> Thanks for your kind words Dirk. I regret that I never finished the dividing head as a commercial one came into my life right after I made those parts. I did give away 5 sets of castings to freinds and I know that at least 2 finished them.
          > At the bottom of that same page is a part that I made solely using coresand mix. It's was a complex part that required 2 parting lines and a core.
          >
          > --- In hobbicast@yahoogroups.com, "Dirk F Ganzinga" <dfg1955@> wrote:
          > >
          > > Nice work, Bill! Fun to see "my own" Gingery divider being molded the same way. Molasses cores work great and indeed smell nice ;-) This made me wonder if by any chance on CVN-77 they used a similar recepy instead of resin bonded sand. For the whole molding block! Why? Resin probably would stink, even more so when heated, sugar does neither. The worker mentioned "a strawberry-like smell" of the sand being poured. In comparison to the cores I baked, a whole block could be just as hard. Until the garden hose comes in. Just a thought.
          > > Dirk PG1D
          > >
          > > --- In hobbicast@yahoogroups.com, "Bill" <sandiego@> wrote:
          > > >
          > > > If you add ordinary molasses to the mix, the gas created by the heated molasses helps to break down the bond... you wont have to use power tools to remove the core :) Smells good too.
          > > >
          > > > http://www.stinsonvoyager.com/HomeFoundry.htm
          > > >
          > > > Cores are halfway down the page.
          > > >
          > > >
          > > >
          > > >
          > > >
          > > >
          > > > --- In hobbicast@yahoogroups.com, "Dennis Cranston" <dlcranston@> wrote:
          > > > >
          > > > > I saw that episode and noted the solid mold. It would appear to be one of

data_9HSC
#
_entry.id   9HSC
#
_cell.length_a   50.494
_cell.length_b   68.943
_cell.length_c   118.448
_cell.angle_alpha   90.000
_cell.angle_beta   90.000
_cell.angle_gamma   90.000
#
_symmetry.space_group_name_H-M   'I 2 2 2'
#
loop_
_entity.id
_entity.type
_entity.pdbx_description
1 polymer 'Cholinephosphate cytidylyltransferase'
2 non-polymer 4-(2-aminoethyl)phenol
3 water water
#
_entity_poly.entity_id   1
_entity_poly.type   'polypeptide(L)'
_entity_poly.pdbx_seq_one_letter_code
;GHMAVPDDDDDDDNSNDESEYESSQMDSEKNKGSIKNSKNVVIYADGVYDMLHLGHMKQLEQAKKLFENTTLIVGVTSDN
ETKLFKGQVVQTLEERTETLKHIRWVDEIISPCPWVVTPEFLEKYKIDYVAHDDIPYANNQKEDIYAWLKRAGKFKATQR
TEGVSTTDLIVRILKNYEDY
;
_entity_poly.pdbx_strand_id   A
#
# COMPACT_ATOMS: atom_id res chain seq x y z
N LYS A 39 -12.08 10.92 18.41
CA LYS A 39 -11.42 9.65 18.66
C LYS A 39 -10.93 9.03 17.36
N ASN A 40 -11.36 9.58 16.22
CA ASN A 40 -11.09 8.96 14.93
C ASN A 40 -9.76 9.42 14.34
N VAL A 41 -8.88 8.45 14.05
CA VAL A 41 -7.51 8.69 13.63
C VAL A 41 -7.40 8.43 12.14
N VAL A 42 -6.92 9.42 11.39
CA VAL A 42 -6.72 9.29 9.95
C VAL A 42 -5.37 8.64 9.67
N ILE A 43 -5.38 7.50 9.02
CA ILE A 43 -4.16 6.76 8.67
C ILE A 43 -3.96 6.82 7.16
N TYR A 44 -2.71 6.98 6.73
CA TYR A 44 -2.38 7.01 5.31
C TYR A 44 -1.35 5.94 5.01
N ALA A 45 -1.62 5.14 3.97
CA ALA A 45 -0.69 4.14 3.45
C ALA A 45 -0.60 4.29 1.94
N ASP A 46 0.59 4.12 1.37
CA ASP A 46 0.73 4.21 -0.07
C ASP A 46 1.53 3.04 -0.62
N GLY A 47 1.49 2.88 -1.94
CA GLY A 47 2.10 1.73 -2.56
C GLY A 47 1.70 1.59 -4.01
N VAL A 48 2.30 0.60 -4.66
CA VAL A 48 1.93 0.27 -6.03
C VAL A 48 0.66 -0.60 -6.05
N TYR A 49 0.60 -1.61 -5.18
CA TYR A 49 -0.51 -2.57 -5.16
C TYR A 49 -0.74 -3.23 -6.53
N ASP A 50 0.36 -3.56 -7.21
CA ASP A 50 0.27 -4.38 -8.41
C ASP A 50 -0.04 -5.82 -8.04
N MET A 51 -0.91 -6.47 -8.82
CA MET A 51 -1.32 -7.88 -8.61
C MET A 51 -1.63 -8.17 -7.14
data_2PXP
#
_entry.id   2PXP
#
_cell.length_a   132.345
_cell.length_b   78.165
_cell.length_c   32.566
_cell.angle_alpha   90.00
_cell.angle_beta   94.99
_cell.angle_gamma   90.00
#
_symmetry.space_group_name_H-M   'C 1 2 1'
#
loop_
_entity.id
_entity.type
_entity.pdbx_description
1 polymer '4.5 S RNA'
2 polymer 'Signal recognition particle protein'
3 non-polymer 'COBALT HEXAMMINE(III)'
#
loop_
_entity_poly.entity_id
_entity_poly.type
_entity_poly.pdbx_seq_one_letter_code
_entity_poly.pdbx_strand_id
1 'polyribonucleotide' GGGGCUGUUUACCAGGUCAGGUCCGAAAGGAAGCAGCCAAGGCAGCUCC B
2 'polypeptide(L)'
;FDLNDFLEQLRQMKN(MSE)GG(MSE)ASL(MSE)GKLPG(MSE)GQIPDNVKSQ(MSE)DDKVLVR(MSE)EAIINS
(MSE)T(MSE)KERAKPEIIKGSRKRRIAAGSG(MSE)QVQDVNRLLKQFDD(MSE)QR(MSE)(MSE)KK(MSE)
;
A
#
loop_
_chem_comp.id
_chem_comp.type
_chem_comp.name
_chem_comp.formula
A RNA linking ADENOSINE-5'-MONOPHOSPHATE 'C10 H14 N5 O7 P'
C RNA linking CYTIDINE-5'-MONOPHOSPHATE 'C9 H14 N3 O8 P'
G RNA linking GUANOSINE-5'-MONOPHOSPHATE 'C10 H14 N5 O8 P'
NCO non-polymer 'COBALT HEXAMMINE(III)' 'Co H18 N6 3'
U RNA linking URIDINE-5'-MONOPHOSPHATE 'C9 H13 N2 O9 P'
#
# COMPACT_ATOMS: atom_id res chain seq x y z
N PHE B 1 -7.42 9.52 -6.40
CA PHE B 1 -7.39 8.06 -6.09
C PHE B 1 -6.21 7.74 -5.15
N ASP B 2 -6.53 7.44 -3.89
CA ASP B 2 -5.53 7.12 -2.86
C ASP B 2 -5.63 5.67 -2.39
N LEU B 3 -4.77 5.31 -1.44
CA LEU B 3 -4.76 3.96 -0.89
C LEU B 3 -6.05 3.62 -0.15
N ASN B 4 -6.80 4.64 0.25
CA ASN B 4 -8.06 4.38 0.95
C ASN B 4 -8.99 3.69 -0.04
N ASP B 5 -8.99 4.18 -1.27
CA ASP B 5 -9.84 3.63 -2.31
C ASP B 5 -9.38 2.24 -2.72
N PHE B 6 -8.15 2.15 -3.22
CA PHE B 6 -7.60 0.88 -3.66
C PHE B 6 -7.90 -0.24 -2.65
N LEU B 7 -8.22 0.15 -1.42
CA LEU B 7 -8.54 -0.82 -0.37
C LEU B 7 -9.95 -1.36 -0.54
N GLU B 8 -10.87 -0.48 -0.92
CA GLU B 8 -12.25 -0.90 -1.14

> > > > the many resin based molding techniques used by commercial casters. Each
          > > > > competing supplier has their own special composition. Some systems use a
          > > > > catalyst to set the sand-resin, some require heat as in shell molding. The
          > > > > sand after casting tends to require a full processing system to get back to
          > > > > usability and in some cases can be used only one time.
          > > > > The closest a DIYer can get is to use sodium silicate. When hit with
          > > > > a blast of CO2 it gets rock hard and holds it shape very well. In fact, if a
          > > > > little too much sodium silicate is used it almost requires power tools to
          > > > > get it out of crevices.
          > > > >
          > > > > I haven't looked recently, but I would like to hear if anyone has got a
          > > > > source of resin molding supplies in reasonable amounts.
          > > > >
          > > > > Dennis in Houston
          > > > >
          > > > >
          > > > >
          > > > > > -----Original Message-----
          > > > > > From: hobbicast@yahoogroups.com [mailto:hobbicast@yahoogroups.com] On
          > > > > > Behalf Of Dirk F Ganzinga
          > > > > > Sent: Monday, March 09, 2009 7:52 AM
          > > > > > To: hobbicast@yahoogroups.com
          > > > > > Subject: [hobbicast] Nimitz CVN-77
          > > > > >
          > > > > > Hi,
          > > > > > The other day I saw a Discovery-documentary of the building of this
          > > > > carrier. There
          > > > > > were some iron parts cast in yellowish, sweet smelling sand. The flask was
          > > > > > removed after curing and the solid block of sand was lifted away with a
          > > > > crane using
          > > > > > only a very simple barred clamping device. The block of sand seemed, had
          > > > > to be,
          > > > > > rock hard.
          > > > > > Any ideas which sand recepy, what kind of sand and curing agents or
          > > > > additives,
          > > > > > was used here?
          > > > > > Best regards, Dirk PG1D
          > > > > >
          > > > > >
          > > > > >
          > > > > > ------------------------------------
          > > > > >
          > > > > > For discussion of Metal Casting and related issues
          > > > > > this list does not accept attachments.
          > > > > >
          > > > > > Files area and list services are at:
          > > > > > http://groups.yahoo.com/group/hobbicast
          > > > > >
          > > > > > For additional files and photos and off topic discussions
          > > > > > check out these two affiliated sites:
          > > > > > http://groups.yahoo.com/group/sandcrabs
          > > > > > http://groups.yahoo.com/group/Hobbicast1
          > > > > >
          > > > > > Please visit our sponsor: Budget Casting Supply
          > > > > > http://budgetcastingsupply.com/
          > > > > >
          > > > > > List Owner:
          > > > > > owly@
          > > > > >
          > > > > > Yahoo! Groups Links
          > > > > >
          > > > > >
          > > > > >
          > > > >
          > > >
          > >
          >